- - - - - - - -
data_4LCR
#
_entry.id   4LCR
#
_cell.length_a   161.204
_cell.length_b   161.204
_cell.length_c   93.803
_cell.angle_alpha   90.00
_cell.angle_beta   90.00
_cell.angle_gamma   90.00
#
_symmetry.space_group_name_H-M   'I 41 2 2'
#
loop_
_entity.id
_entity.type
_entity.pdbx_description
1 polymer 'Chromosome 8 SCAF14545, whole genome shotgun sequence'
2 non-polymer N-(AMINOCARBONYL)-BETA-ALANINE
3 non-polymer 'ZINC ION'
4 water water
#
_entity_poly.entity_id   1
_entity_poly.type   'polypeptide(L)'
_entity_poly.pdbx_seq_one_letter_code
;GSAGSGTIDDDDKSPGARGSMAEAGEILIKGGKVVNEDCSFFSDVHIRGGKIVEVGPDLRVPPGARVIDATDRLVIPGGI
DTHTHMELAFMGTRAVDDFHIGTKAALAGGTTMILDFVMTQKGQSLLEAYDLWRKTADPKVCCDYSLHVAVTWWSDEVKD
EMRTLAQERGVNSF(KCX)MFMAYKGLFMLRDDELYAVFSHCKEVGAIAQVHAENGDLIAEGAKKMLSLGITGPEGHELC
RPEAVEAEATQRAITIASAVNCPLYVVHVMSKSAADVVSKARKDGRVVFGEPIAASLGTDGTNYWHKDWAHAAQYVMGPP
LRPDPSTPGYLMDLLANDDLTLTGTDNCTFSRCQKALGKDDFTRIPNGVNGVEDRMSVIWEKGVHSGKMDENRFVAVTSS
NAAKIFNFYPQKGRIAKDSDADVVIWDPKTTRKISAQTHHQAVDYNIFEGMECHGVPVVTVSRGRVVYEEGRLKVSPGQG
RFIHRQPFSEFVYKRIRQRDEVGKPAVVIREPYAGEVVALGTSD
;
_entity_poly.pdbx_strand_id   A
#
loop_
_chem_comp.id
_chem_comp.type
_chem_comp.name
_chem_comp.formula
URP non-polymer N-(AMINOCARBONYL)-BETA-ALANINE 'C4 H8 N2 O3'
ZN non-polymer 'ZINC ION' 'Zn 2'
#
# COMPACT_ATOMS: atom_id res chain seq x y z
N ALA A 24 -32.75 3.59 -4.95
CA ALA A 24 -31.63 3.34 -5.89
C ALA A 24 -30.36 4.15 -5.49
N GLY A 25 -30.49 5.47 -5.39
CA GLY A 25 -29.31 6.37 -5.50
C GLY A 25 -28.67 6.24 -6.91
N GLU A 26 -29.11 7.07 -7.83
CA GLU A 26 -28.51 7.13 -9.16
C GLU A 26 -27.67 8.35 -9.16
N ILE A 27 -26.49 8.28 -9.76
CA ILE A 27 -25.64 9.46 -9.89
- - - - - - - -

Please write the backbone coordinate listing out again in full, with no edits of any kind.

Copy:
data_4LCR
#
_entry.id   4LCR
#
_cell.length_a   161.204
_cell.length_b   161.204
_cell.length_c   93.803
_cell.angle_alpha   90.00
_cell.angle_beta   90.00
_cell.angle_gamma   90.00
#
_symmetry.space_group_name_H-M   'I 41 2 2'
#
loop_
_entity.id
_entity.type
_entity.pdbx_description
1 polymer 'Chromosome 8 SCAF14545, whole genome shotgun sequence'
2 non-polymer N-(AMINOCARBONYL)-BETA-ALANINE
3 non-polymer 'ZINC ION'
4 water water
#
_entity_poly.entity_id   1
_entity_poly.type   'polypeptide(L)'
_entity_poly.pdbx_seq_one_letter_code
;GSAGSGTIDDDDKSPGARGSMAEAGEILIKGGKVVNEDCSFFSDVHIRGGKIVEVGPDLRVPPGARVIDATDRLVIPGGI
DTHTHMELAFMGTRAVDDFHIGTKAALAGGTTMILDFVMTQKGQSLLEAYDLWRKTADPKVCCDYSLHVAVTWWSDEVKD
EMRTLAQERGVNSF(KCX)MFMAYKGLFMLRDDELYAVFSHCKEVGAIAQVHAENGDLIAEGAKKMLSLGITGPEGHELC
RPEAVEAEATQRAITIASAVNCPLYVVHVMSKSAADVVSKARKDGRVVFGEPIAASLGTDGTNYWHKDWAHAAQYVMGPP
LRPDPSTPGYLMDLLANDDLTLTGTDNCTFSRCQKALGKDDFTRIPNGVNGVEDRMSVIWEKGVHSGKMDENRFVAVTSS
NAAKIFNFYPQKGRIAKDSDADVVIWDPKTTRKISAQTHHQAVDYNIFEGMECHGVPVVTVSRGRVVYEEGRLKVSPGQG
RFIHRQPFSEFVYKRIRQRDEVGKPAVVIREPYAGEVVALGTSD
;
_entity_poly.pdbx_strand_id   A
#
loop_
_chem_comp.id
_chem_comp.type
_chem_comp.name
_chem_comp.formula
URP non-polymer N-(AMINOCARBONYL)-BETA-ALANINE 'C4 H8 N2 O3'
ZN non-polymer 'ZINC ION' 'Zn 2'
#
# COMPACT_ATOMS: atom_id res chain seq x y z
N ALA A 24 -32.75 3.59 -4.95
CA ALA A 24 -31.63 3.34 -5.89
C ALA A 24 -30.36 4.15 -5.49
N GLY A 25 -30.49 5.47 -5.39
CA GLY A 25 -29.31 6.37 -5.50
C GLY A 25 -28.67 6.24 -6.91
N GLU A 26 -29.11 7.07 -7.83
CA GLU A 26 -28.51 7.13 -9.16
C GLU A 26 -27.67 8.35 -9.16
N ILE A 27 -26.49 8.28 -9.76
CA ILE A 27 -25.64 9.46 -9.89